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New Jersey agriculture owes a lot to Jack Kupcho. Born in Peckville, PA, he served in the U.S. Air Force, then earned a Bachelor of Science Degree in Ornamental Horticulture from the University of Tennessee. He received his Master of Science in Environmental Science and Urban Planning from Rutgers University. He currently holds the title of Professor Emeritus at Rutgers.
Jack began his career as the Essex County Agricultural Agent at Rutgers Cooperative Extension in 1963, a time of great change in the North Jersey agriculture industry. Development abounded and agriculture had to adapt. For that, farmers had Jack Kupcho, who assisted commercial vegetable growers in Bergen, Essex, Morris and Passaic counties in changes to their production methods to maximize resources. He introduced use of clear plastic as a soil heating mulch resulting in higher, earlier and more quality yields of early sweet corn, cucumbers, squash and eggplant. He encouraged production of high value crops on small land areas, including greenhouse tomato growing. He urged growers to trial test new soil-less mixes, which resulted in growers adopting the use of the lighter peatlite mix, resulting in lower cost of production, more uniformity, higher quality, and less bulk handling. At the time, commercial vegetable growers were using little or no herbacides, so Kupcho brought them the results of current research which led to widespread and proper use of these chemicals , helping to cut labor costs. He also guided growers to shift from selling solely wholesale to opening roadside markets, increasing their produce sales by 50 to 100 percent.
As Chairman of the Department of Agricultural and Resource Management Agents at Rutgers’ Cook College, Kupcho developed the Master Gardener Program for Northeastern New Jersey. He organized leaf composting and ground water education programs for community leaders. He made changes in the Newark Urban Gardening Program to increase the efficiency and provide a more effective educational delivery system for the federally and state-funded urban project. Under his direction, in 1988 this program was chosen for the Take Pride in America Award. Kupcho accepted the award from then-president Ronald Reagan at a ceremony on the White House lawn.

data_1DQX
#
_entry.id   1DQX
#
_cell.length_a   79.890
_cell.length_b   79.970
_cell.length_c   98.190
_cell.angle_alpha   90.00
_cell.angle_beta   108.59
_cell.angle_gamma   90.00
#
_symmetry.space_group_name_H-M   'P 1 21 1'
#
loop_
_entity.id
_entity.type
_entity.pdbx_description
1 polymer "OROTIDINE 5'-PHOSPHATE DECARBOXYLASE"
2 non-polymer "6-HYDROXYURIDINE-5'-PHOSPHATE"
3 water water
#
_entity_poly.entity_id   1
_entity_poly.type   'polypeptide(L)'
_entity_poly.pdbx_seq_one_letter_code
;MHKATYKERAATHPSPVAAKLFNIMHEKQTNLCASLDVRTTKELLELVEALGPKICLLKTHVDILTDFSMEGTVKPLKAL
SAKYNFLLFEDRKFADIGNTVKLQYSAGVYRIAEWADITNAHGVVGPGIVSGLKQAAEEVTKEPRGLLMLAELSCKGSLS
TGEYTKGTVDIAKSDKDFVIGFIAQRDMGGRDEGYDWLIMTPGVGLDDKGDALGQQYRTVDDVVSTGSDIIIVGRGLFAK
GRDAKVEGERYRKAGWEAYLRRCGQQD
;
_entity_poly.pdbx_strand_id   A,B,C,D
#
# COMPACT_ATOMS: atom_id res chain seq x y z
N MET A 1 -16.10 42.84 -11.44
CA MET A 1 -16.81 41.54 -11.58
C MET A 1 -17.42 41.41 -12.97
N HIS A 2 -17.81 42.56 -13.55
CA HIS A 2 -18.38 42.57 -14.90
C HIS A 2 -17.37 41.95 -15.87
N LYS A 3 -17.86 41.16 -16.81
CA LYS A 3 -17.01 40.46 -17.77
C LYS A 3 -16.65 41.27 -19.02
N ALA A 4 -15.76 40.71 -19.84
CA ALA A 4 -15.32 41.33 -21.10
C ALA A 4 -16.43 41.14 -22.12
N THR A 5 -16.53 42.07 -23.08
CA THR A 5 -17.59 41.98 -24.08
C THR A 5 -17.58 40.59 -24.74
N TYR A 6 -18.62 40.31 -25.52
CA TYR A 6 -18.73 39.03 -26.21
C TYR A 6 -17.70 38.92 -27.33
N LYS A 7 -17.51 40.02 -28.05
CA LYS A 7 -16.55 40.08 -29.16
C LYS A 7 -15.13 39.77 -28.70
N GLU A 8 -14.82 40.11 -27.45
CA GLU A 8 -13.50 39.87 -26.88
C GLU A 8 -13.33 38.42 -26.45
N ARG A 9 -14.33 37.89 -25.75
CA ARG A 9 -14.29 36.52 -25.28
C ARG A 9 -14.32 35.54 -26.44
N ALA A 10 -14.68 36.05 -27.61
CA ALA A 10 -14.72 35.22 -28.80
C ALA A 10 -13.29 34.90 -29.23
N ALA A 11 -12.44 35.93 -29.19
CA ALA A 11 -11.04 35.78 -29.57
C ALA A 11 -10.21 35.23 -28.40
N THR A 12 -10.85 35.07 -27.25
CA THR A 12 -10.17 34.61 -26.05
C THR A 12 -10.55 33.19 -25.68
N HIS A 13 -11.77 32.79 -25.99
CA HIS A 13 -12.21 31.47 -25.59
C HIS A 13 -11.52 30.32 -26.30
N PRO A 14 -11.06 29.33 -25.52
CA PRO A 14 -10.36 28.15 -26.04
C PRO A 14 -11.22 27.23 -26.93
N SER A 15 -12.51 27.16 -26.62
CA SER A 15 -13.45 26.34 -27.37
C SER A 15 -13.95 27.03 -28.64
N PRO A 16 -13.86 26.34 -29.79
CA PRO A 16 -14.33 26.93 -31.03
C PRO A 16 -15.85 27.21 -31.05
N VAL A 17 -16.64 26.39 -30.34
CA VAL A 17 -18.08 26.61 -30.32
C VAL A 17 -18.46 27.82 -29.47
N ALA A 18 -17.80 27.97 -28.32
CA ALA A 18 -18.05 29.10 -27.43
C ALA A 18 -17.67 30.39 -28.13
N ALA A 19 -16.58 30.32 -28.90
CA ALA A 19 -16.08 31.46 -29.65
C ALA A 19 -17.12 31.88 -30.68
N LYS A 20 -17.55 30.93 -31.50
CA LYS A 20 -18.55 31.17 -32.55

As chairman he was responsible for providing program leadership and staff development for 57 agents and program associates in 20 New Jersey counties. During his tenure, he hired 21 new agents located in both critical agricultural and urban areas of the state.
Kupcho has been active in many agricultural organizations – he is a member of the Essex County Board of Agriculture, National Association of County Agricultural Agents, Agricultural Agents Association of New Jersey, Northeast Agricultural and Natural Resource program Leaders Committee, Northeast Community Resource Development Program Leaders Committee, and Northeast Center for Rural Development. He is a former chairman and member of the National Extension Committee on Policy, Subcomittee on Community Resource Development and Public Policy and was involved with the New Jersey Flower and Garden Show.
Jack was married to his first wife, Mary Anne, who gave him four daughters. Sadly, Mary Anne passed away at the young age of 48. Jack and his current wife, Helen, greatly enjoy his 10 grandchildren.
For his 51 years of service to teaching, advising and improving New Jersey agriculture, Kupcho is a 2015 recipient of the New Jersey State Board of Agriculture’s Distinguished Service to Agriculture Award.